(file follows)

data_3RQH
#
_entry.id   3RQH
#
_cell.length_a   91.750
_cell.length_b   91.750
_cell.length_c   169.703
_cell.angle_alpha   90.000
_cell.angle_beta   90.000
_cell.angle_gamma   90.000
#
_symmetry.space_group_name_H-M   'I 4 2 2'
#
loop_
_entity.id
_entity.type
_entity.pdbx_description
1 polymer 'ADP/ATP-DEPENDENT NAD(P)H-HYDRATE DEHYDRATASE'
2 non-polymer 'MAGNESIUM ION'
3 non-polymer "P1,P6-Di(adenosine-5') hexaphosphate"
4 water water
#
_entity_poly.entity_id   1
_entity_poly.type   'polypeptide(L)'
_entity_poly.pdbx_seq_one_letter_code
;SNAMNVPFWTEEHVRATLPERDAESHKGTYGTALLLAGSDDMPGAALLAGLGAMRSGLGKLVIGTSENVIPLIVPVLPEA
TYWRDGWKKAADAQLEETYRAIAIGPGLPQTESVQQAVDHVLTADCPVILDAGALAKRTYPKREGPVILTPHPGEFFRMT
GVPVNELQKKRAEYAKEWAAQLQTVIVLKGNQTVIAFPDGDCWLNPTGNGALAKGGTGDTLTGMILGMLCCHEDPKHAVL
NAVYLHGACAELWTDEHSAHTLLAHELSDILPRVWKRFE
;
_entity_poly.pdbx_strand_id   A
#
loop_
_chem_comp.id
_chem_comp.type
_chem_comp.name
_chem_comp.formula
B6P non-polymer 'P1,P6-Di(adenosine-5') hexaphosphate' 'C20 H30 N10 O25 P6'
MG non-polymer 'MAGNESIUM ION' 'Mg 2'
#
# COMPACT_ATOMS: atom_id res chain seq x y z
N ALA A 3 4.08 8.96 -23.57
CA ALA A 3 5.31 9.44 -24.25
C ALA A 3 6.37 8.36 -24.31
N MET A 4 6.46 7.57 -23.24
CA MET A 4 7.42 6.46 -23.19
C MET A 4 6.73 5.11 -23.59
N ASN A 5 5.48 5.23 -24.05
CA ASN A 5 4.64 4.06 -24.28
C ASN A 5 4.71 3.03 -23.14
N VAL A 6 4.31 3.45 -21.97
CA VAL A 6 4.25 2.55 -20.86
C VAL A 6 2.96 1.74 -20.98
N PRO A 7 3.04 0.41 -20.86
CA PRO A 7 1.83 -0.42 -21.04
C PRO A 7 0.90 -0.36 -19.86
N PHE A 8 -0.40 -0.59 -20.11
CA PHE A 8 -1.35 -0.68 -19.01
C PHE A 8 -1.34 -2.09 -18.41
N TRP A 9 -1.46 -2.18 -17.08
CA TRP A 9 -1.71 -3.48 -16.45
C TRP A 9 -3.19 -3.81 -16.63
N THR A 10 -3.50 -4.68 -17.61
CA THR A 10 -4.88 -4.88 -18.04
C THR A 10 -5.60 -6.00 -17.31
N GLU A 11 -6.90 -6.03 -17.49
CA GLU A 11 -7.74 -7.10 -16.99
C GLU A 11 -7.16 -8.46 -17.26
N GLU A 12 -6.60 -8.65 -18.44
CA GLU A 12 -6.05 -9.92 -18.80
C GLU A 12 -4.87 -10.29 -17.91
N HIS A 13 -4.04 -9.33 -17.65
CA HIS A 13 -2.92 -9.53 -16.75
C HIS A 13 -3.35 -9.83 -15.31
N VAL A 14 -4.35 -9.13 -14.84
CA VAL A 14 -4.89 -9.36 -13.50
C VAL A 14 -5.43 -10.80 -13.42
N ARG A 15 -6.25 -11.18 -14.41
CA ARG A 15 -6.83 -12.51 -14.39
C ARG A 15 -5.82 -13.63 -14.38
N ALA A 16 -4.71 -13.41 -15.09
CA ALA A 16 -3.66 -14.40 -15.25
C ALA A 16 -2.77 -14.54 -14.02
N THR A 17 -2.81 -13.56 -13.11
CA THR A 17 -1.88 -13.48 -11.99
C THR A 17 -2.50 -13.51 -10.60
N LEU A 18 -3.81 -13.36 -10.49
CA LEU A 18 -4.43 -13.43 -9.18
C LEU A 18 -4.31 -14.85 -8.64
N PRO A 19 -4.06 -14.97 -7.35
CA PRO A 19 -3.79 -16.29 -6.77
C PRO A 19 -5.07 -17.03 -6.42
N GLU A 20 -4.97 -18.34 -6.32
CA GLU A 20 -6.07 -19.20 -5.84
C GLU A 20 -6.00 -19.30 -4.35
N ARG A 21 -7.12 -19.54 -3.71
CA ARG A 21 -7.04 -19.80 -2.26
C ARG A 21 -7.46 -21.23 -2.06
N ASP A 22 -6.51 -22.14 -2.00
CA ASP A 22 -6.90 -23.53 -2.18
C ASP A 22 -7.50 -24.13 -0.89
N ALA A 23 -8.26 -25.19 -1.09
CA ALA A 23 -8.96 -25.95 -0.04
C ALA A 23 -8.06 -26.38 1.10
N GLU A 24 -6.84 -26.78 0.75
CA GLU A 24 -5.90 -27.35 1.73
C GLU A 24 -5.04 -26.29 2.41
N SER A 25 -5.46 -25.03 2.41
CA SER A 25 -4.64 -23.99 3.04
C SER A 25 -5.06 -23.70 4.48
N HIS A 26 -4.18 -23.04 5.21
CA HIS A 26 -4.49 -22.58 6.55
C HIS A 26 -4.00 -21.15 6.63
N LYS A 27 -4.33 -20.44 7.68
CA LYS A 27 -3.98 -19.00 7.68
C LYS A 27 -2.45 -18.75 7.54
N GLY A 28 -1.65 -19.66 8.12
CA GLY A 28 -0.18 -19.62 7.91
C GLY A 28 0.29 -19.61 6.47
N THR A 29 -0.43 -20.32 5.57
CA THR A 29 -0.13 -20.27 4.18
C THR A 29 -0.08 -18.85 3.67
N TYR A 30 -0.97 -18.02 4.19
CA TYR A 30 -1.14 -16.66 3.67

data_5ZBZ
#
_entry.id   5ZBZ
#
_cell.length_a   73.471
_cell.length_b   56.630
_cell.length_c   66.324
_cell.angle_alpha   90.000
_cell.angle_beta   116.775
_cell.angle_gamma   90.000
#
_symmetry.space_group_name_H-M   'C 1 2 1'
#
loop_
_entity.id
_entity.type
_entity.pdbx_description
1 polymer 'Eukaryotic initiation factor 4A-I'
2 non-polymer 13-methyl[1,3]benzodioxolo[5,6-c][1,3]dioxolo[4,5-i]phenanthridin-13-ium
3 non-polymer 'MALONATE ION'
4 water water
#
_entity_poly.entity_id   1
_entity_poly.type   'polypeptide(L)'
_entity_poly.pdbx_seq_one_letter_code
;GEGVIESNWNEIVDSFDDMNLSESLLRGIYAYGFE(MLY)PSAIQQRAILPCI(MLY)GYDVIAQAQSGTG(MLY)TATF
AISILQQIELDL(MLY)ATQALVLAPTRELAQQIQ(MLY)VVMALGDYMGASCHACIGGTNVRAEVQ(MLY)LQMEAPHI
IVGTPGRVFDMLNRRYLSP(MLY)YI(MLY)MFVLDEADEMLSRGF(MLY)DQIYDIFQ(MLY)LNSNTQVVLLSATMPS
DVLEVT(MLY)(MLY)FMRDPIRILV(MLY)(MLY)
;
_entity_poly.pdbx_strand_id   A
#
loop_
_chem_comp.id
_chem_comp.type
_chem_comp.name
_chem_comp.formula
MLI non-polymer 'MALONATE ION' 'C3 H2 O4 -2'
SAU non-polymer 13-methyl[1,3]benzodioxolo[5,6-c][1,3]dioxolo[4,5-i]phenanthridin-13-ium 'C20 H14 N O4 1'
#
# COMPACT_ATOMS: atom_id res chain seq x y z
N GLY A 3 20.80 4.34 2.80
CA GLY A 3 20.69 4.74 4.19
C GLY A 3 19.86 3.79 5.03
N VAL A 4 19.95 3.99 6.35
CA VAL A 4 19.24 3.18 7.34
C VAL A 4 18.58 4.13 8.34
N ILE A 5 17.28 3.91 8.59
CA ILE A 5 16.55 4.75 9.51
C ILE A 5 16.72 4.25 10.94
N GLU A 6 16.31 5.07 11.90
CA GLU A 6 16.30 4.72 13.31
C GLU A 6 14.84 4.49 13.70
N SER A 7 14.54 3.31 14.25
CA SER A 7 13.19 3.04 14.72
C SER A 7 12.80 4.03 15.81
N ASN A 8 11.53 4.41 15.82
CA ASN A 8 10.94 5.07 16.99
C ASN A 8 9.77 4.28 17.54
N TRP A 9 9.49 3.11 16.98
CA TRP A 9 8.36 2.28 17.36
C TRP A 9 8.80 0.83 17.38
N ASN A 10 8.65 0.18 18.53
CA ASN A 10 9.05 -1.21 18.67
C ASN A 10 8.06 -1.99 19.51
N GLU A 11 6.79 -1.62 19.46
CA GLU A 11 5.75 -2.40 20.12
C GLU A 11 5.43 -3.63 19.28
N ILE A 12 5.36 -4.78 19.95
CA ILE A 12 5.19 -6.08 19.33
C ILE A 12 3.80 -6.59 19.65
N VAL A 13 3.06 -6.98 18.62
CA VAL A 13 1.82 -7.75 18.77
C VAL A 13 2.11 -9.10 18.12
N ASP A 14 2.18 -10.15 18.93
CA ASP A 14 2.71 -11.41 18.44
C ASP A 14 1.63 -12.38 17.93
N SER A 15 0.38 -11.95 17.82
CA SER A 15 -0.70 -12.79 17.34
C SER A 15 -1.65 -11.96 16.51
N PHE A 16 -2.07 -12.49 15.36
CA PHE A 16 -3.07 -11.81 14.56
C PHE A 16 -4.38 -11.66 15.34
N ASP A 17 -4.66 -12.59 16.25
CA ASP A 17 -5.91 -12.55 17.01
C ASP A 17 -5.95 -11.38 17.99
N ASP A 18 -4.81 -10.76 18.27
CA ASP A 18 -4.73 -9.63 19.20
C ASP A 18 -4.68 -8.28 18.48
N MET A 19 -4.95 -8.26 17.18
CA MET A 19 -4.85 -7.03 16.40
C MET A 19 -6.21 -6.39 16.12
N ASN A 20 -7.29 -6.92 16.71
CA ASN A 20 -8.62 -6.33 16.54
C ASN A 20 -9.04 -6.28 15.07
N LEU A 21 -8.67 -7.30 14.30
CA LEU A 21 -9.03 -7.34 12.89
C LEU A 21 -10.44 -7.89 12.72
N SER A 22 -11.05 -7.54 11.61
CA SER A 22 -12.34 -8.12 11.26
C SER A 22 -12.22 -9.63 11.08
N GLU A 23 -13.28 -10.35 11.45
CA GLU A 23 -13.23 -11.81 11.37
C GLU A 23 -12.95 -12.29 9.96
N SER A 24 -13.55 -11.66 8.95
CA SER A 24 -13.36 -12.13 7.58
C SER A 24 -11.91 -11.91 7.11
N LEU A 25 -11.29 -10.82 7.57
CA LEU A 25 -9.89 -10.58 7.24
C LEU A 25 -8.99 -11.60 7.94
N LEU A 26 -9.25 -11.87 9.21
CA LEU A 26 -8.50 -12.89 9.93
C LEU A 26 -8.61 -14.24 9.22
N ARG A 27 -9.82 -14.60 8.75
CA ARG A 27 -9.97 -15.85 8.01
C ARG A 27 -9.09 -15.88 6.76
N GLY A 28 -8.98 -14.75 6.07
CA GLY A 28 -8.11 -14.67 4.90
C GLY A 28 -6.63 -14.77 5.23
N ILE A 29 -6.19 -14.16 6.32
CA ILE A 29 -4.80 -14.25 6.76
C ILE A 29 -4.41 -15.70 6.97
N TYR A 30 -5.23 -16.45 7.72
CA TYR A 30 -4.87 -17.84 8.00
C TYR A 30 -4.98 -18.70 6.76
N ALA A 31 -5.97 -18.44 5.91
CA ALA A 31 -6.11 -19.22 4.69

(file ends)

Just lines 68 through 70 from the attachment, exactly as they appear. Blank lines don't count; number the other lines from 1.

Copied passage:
C GLU A 11 -7.16 -8.46 -17.26
N GLU A 12 -6.60 -8.65 -18.44
CA GLU A 12 -6.05 -9.92 -18.80